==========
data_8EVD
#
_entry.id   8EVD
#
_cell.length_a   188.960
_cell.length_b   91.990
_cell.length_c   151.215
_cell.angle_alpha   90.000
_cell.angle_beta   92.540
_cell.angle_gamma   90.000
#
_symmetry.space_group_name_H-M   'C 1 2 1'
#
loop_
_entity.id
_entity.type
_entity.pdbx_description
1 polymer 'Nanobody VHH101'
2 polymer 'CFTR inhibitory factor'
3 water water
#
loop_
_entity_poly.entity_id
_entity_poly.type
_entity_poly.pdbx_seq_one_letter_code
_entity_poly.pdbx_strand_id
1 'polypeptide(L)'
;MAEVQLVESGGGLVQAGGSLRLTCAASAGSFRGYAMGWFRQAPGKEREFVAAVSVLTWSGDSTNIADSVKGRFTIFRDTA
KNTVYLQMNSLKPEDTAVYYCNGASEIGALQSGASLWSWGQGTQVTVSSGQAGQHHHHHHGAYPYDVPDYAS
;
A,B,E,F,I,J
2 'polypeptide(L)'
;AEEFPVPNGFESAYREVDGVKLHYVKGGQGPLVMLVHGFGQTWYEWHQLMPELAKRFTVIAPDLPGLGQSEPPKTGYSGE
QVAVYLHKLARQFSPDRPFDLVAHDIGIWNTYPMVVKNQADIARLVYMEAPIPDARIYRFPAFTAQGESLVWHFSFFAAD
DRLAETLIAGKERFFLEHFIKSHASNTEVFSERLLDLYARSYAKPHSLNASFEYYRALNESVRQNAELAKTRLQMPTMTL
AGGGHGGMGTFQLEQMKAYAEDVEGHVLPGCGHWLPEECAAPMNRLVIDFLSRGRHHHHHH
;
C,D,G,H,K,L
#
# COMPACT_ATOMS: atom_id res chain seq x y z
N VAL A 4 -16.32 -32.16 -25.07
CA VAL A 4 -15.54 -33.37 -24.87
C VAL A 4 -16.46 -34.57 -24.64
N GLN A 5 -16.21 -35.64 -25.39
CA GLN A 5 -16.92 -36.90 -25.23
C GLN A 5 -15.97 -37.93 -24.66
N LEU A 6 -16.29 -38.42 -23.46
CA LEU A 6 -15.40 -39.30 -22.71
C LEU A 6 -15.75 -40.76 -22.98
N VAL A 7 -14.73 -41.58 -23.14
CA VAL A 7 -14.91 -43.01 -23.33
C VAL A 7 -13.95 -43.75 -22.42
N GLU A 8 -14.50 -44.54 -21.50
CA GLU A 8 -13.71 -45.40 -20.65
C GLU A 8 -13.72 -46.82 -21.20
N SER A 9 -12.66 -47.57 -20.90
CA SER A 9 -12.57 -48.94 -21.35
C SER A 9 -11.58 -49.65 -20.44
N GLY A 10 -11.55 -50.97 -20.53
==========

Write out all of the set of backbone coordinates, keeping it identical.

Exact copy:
data_8EVD
#
_entry.id   8EVD
#
_cell.length_a   188.960
_cell.length_b   91.990
_cell.length_c   151.215
_cell.angle_alpha   90.000
_cell.angle_beta   92.540
_cell.angle_gamma   90.000
#
_symmetry.space_group_name_H-M   'C 1 2 1'
#
loop_
_entity.id
_entity.type
_entity.pdbx_description
1 polymer 'Nanobody VHH101'
2 polymer 'CFTR inhibitory factor'
3 water water
#
loop_
_entity_poly.entity_id
_entity_poly.type
_entity_poly.pdbx_seq_one_letter_code
_entity_poly.pdbx_strand_id
1 'polypeptide(L)'
;MAEVQLVESGGGLVQAGGSLRLTCAASAGSFRGYAMGWFRQAPGKEREFVAAVSVLTWSGDSTNIADSVKGRFTIFRDTA
KNTVYLQMNSLKPEDTAVYYCNGASEIGALQSGASLWSWGQGTQVTVSSGQAGQHHHHHHGAYPYDVPDYAS
;
A,B,E,F,I,J
2 'polypeptide(L)'
;AEEFPVPNGFESAYREVDGVKLHYVKGGQGPLVMLVHGFGQTWYEWHQLMPELAKRFTVIAPDLPGLGQSEPPKTGYSGE
QVAVYLHKLARQFSPDRPFDLVAHDIGIWNTYPMVVKNQADIARLVYMEAPIPDARIYRFPAFTAQGESLVWHFSFFAAD
DRLAETLIAGKERFFLEHFIKSHASNTEVFSERLLDLYARSYAKPHSLNASFEYYRALNESVRQNAELAKTRLQMPTMTL
AGGGHGGMGTFQLEQMKAYAEDVEGHVLPGCGHWLPEECAAPMNRLVIDFLSRGRHHHHHH
;
C,D,G,H,K,L
#
# COMPACT_ATOMS: atom_id res chain seq x y z
N VAL A 4 -16.32 -32.16 -25.07
CA VAL A 4 -15.54 -33.37 -24.87
C VAL A 4 -16.46 -34.57 -24.64
N GLN A 5 -16.21 -35.64 -25.39
CA GLN A 5 -16.92 -36.90 -25.23
C GLN A 5 -15.97 -37.93 -24.66
N LEU A 6 -16.29 -38.42 -23.46
CA LEU A 6 -15.40 -39.30 -22.71
C LEU A 6 -15.75 -40.76 -22.98
N VAL A 7 -14.73 -41.58 -23.14
CA VAL A 7 -14.91 -43.01 -23.33
C VAL A 7 -13.95 -43.75 -22.42
N GLU A 8 -14.50 -44.54 -21.50
CA GLU A 8 -13.71 -45.40 -20.65
C GLU A 8 -13.72 -46.82 -21.20
N SER A 9 -12.66 -47.57 -20.90
CA SER A 9 -12.57 -48.94 -21.35
C SER A 9 -11.58 -49.65 -20.44
N GLY A 10 -11.55 -50.97 -20.53